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Hearing from carers first hand

23 July 2014

Neil Churchill
Director of Patient Experience, NHS

As part of Carers Week 2014, Neil spent the day visiting carers at their home and hearing their experiences first hand. Read about his day, and about the next steps for NHS England’s Commitment for Carers.


I was sitting in the kitchen with the first carer I would shadow when his mobile telephone rang. It was his mum’s social worker, calling to discuss what would happen when a respite placement ended. As he spoke, his landline rang, and another social worker left a message. ‘Welcome to my world’ he said, as he came off the phone. Today was the ‘eye in the storm’ in juggling his own disability with caring for a mother and father who had both lost their independence and needed round the clock care and support.

This was the start of a day organised for me by Carers Support West Sussex, as part of their efforts to help me understand the experience of being a carer, so I could be more effective at delivering NHS England’s Commitment for Carers. Rather than shadow a single individual, they had suggested I meet a number of carers in their own homes, hear about their experiences and suggestions for improvements.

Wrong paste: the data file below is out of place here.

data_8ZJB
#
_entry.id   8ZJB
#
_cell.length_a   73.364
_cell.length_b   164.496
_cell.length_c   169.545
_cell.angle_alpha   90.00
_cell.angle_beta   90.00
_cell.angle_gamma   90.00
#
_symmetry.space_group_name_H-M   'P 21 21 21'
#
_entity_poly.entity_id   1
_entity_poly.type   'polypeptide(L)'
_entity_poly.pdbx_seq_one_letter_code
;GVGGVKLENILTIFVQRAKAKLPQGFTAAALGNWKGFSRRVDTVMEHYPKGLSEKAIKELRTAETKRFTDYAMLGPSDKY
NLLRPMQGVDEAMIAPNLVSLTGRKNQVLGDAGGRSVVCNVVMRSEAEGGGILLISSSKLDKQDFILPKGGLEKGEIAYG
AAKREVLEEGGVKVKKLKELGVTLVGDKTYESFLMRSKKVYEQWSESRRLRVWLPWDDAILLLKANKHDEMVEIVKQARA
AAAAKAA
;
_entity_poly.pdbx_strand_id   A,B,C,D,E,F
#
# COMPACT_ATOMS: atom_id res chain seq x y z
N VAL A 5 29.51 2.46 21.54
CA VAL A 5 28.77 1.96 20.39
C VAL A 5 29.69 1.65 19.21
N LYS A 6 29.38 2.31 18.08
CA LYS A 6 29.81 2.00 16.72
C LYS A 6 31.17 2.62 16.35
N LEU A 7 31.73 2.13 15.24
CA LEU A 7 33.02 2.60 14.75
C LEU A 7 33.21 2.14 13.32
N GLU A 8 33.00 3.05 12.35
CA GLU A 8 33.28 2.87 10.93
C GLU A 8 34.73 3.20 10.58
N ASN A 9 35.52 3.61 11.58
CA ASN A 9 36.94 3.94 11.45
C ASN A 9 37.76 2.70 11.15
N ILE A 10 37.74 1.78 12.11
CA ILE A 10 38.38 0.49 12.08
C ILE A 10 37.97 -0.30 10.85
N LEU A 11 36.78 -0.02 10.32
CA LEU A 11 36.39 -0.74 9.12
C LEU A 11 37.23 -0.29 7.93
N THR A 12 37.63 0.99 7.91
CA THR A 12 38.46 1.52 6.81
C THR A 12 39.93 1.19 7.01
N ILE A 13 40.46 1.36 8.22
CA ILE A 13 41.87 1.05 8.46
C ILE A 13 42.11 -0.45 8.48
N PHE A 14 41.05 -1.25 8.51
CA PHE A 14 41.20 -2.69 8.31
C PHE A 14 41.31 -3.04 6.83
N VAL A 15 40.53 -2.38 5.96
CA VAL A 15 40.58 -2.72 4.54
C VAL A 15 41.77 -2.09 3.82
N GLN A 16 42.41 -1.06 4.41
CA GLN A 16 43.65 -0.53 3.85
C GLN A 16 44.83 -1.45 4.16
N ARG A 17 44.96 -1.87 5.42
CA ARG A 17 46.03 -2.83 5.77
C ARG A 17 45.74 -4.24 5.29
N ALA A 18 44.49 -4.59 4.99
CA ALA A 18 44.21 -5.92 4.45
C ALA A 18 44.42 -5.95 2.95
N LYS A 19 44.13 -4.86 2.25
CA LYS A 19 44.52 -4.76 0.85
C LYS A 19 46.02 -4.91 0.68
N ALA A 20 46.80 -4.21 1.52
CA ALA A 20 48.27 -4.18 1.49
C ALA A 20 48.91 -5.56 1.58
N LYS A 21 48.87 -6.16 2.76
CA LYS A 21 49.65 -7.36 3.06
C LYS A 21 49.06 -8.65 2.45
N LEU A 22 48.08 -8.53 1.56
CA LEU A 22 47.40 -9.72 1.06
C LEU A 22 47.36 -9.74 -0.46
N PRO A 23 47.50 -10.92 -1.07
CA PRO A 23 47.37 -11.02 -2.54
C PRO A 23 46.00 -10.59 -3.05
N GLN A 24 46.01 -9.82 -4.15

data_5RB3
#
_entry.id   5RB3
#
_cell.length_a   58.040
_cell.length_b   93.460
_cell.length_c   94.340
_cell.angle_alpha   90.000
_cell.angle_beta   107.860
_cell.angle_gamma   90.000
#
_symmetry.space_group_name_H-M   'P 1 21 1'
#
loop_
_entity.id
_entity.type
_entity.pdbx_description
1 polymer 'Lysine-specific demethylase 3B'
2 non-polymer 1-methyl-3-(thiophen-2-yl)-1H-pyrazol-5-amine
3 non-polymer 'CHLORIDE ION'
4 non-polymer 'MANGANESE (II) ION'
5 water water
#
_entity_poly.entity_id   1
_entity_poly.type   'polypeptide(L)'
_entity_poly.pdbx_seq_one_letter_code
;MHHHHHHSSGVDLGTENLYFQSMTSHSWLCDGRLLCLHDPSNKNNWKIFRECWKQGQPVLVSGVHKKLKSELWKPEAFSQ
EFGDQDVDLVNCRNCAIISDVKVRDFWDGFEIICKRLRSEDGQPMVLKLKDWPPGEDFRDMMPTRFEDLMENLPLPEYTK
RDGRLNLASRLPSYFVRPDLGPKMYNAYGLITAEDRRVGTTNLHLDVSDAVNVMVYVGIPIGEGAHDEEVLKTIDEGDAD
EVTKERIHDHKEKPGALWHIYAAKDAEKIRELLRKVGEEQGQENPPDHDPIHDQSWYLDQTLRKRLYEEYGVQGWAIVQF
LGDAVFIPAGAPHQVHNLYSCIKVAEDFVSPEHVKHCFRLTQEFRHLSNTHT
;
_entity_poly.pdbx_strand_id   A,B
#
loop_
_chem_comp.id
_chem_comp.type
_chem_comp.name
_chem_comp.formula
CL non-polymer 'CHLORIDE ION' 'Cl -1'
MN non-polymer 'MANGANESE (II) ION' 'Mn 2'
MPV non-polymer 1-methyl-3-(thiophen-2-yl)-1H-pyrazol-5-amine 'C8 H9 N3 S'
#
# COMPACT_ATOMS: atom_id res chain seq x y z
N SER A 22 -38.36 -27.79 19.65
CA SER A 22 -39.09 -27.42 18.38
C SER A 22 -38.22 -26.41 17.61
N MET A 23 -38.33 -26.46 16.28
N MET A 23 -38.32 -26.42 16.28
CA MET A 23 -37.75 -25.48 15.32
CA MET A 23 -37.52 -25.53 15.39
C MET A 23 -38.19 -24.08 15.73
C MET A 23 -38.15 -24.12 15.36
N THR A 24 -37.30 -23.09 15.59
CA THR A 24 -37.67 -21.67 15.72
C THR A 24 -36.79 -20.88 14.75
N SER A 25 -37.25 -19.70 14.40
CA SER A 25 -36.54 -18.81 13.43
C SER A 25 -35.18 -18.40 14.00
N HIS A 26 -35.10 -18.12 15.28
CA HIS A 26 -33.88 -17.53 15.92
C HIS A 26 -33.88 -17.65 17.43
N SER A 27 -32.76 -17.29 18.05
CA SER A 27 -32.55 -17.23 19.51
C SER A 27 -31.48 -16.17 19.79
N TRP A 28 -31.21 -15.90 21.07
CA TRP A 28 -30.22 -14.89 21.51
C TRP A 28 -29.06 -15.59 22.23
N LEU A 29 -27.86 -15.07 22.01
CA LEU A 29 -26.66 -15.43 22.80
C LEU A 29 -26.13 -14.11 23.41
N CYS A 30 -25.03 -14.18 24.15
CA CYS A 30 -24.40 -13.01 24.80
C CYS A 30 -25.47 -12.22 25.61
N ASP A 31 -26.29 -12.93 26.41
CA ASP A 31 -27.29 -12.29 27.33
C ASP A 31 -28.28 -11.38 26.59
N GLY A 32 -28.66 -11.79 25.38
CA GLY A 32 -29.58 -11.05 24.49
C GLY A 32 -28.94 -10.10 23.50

Although I knew that carers are a diverse group, the day really brought this home to me. I met a man caring for two parents, one with dementia, the other with a chronic illness; two more parents caring for a son with mental health problems and a young woman, looking after a husband with a rare debilitating brain condition. In between, I met a group of Muslim carers at a mosque open day. Although they had much in common, there was also much that was different.

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Looking after two parents and living with a disability involved two social workers and a number of different NHS teams. It was troubling to hear about rushed or inappropriate discharges from acute hospital care, when family support and domiciliary care was not ready. I also saw the efforts that this carer put into keeping all agencies informed, as information and even referrals did not pass efficiently through the system. To him, care was fragmented and not a system at all and he was the only one who held all the pieces. A local care co-ordinator, he thought, could help keep carers informed about finances, benefits, care options and local sources of support.